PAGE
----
It’s shocking she’s been divorced four times, I tell ya.  Shocking!  

By the way, I’d love to hear from her so please ask her to drop me a line.  Getting married after three divorces shows an astounding triumph of optimism over experience: something I could use a little of right now as I try to make it in the rough-and-tumble world of advice blogging.

You made it this far without a mother and you don’t need her now or ever.  Reuniting with a woman so selfish, self-centered and unloving could unleash a storm that will capsize your little boat of happiness.

Option #1 advice:

Tell your “mother” that you are not interested in establishing a relationship with her and that your decision is based upon self-preservation and a keen memory.  Be firm and don’t let her back into your life because I suspect this will not end well for you.

Option #2: Empathy, Forgiveness and Moving On

Our text exchange gave me some pretty relevant information about your mother, who was orphaned at the age of 6 and raised by an unloving aunt and uncle.  She escaped their home by marrying your father (who was 26) at 18 and had you at 19 and your sister shortly thereafter.

Your dad was a good dad but you admit he was not a good husband and had several affairs before she finally gave up and divorced him.  She was unemployed and moved to Europe when she got a job (that was only supposed to last 6 months) at magazine in London through a friend who worked there.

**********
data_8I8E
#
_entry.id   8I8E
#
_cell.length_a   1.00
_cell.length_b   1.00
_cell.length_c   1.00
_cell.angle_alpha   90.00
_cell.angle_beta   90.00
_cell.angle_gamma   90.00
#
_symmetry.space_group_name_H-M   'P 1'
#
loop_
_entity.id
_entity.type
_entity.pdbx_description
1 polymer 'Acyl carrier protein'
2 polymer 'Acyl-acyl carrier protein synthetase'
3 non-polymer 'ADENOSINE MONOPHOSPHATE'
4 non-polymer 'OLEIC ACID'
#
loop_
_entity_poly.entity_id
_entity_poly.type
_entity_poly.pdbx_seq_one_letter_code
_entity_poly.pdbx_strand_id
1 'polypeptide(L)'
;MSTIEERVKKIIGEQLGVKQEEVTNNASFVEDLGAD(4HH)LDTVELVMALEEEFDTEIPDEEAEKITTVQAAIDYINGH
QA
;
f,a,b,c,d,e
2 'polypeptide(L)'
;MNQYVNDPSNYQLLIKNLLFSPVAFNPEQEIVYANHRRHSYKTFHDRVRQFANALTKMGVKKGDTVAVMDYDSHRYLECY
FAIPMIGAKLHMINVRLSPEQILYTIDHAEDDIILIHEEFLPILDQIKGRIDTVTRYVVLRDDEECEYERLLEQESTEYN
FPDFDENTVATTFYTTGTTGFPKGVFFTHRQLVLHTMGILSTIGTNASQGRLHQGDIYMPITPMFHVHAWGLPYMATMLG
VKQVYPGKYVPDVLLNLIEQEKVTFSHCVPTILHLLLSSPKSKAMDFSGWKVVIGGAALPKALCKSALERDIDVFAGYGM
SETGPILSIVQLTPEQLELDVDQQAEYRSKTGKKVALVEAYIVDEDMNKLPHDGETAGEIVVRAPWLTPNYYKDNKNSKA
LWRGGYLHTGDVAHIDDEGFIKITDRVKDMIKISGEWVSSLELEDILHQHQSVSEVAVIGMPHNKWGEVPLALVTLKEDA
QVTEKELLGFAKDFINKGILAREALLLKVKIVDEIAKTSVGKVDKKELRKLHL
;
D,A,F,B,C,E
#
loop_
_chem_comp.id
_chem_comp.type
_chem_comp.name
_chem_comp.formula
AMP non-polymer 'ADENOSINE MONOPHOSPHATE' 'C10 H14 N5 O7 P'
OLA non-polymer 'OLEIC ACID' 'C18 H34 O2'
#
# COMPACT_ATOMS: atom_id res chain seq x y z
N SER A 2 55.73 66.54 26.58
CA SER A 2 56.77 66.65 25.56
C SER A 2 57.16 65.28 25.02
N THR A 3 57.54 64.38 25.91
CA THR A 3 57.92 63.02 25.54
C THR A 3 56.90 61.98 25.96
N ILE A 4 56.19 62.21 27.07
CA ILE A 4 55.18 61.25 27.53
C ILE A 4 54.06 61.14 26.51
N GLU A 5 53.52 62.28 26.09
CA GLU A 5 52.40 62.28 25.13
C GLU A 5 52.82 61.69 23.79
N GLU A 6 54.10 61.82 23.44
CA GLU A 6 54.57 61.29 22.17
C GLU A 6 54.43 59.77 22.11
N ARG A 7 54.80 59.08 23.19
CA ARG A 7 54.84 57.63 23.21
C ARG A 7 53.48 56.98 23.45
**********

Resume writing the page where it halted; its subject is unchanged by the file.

However, she excelled at the magazine and was promoted to a permanent job.  Over the years she worked her way up to an executive position and has become a very succesful woman.

I hate it when inconvenient facts muddy the waters, don’t you?  

While I think what she did was very, very wrong, I also understand why she did it.  She was still a child when she had children and acted as one by running away when circumstances became unbearable.  Her multiple marriages indicate not only an exaggerated sense of optimism but also that she is a broken little girl looking for someone to put her back together.

My hunch is her return signals she realizes she is the only person who can put herself back together, and part of that project involves trying to be a mother to the children she abandoned.  

You also told me you and your fiancé plan to start a family as soon as possible, a fact you shared with your mother before she made her decision to return.  Coincidence?  Maybe.  Or maybe she wants a do-over: a chance to be a wonderful and present grandmother to your children in apology for her failures as a parent to you and your sister.

Option #2 advice:

Give her a chance.